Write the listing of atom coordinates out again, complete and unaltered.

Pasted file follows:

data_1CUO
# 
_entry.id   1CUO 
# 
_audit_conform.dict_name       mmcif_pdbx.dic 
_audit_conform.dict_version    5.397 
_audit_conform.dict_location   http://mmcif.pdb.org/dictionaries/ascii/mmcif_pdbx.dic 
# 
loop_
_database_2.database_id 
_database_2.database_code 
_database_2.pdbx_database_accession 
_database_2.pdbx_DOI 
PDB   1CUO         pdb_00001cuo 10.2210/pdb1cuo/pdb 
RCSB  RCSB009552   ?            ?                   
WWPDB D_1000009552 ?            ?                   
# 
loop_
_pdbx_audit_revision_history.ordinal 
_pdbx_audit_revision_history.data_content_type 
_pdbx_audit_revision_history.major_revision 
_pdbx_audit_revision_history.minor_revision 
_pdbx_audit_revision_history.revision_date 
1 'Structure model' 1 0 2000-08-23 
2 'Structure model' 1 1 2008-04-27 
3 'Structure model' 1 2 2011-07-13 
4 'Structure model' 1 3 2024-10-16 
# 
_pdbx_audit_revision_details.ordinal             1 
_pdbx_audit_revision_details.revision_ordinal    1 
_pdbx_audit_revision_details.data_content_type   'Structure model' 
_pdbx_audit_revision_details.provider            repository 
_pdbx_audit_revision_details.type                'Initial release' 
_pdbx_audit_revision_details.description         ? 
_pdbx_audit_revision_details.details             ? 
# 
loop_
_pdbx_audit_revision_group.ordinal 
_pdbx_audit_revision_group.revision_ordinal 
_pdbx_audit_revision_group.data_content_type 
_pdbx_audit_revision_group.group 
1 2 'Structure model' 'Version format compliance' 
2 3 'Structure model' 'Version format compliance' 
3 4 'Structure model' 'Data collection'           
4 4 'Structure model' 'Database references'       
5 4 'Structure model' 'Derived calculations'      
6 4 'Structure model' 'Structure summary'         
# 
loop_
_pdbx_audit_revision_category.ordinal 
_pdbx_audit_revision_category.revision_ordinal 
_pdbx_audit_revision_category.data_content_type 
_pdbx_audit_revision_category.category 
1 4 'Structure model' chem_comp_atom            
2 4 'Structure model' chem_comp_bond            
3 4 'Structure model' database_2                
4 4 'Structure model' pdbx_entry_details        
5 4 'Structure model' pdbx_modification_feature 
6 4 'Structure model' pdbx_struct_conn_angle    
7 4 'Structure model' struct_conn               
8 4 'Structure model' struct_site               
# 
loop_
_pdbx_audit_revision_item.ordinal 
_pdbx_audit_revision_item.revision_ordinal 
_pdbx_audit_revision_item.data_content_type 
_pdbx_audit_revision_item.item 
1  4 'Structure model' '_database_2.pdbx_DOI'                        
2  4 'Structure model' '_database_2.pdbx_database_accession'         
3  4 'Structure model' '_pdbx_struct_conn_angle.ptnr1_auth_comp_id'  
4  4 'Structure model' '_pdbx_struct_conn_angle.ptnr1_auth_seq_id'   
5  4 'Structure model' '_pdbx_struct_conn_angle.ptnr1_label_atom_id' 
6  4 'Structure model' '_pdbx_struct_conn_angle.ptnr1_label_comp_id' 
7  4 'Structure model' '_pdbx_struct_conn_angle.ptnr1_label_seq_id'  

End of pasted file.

data_1CUO
# 
_entry.id   1CUO 
# 
_audit_conform.dict_name       mmcif_pdbx.dic 
_audit_conform.dict_version    5.397 
_audit_conform.dict_location   http://mmcif.pdb.org/dictionaries/ascii/mmcif_pdbx.dic 
# 
loop_
_database_2.database_id 
_database_2.database_code 
_database_2.pdbx_database_accession 
_database_2.pdbx_DOI 
PDB   1CUO         pdb_00001cuo 10.2210/pdb1cuo/pdb 
RCSB  RCSB009552   ?            ?                   
WWPDB D_1000009552 ?            ?                   
# 
loop_
_pdbx_audit_revision_history.ordinal 
_pdbx_audit_revision_history.data_content_type 
_pdbx_audit_revision_history.major_revision 
_pdbx_audit_revision_history.minor_revision 
_pdbx_audit_revision_history.revision_date 
1 'Structure model' 1 0 2000-08-23 
2 'Structure model' 1 1 2008-04-27 
3 'Structure model' 1 2 2011-07-13 
4 'Structure model' 1 3 2024-10-16 
# 
_pdbx_audit_revision_details.ordinal             1 
_pdbx_audit_revision_details.revision_ordinal    1 
_pdbx_audit_revision_details.data_content_type   'Structure model' 
_pdbx_audit_revision_details.provider            repository 
_pdbx_audit_revision_details.type                'Initial release' 
_pdbx_audit_revision_details.description         ? 
_pdbx_audit_revision_details.details             ? 
# 
loop_
_pdbx_audit_revision_group.ordinal 
_pdbx_audit_revision_group.revision_ordinal 
_pdbx_audit_revision_group.data_content_type 
_pdbx_audit_revision_group.group 
1 2 'Structure model' 'Version format compliance' 
2 3 'Structure model' 'Version format compliance' 
3 4 'Structure model' 'Data collection'           
4 4 'Structure model' 'Database references'       
5 4 'Structure model' 'Derived calculations'      
6 4 'Structure model' 'Structure summary'         
# 
loop_
_pdbx_audit_revision_category.ordinal 
_pdbx_audit_revision_category.revision_ordinal 
_pdbx_audit_revision_category.data_content_type 
_pdbx_audit_revision_category.category 
1 4 'Structure model' chem_comp_atom            
2 4 'Structure model' chem_comp_bond            
3 4 'Structure model' database_2                
4 4 'Structure model' pdbx_entry_details        
5 4 'Structure model' pdbx_modification_feature 
6 4 'Structure model' pdbx_struct_conn_angle    
7 4 'Structure model' struct_conn               
8 4 'Structure model' struct_site               
# 
loop_
_pdbx_audit_revision_item.ordinal 
_pdbx_audit_revision_item.revision_ordinal 
_pdbx_audit_revision_item.data_content_type 
_pdbx_audit_revision_item.item 
1  4 'Structure model' '_database_2.pdbx_DOI'                        
2  4 'Structure model' '_database_2.pdbx_database_accession'         
3  4 'Structure model' '_pdbx_struct_conn_angle.ptnr1_auth_comp_id'  
4  4 'Structure model' '_pdbx_struct_conn_angle.ptnr1_auth_seq_id'   
5  4 'Structure model' '_pdbx_struct_conn_angle.ptnr1_label_atom_id' 
6  4 'Structure model' '_pdbx_struct_conn_angle.ptnr1_label_comp_id' 
7  4 'Structure model' '_pdbx_struct_conn_angle.ptnr1_label_seq_id'  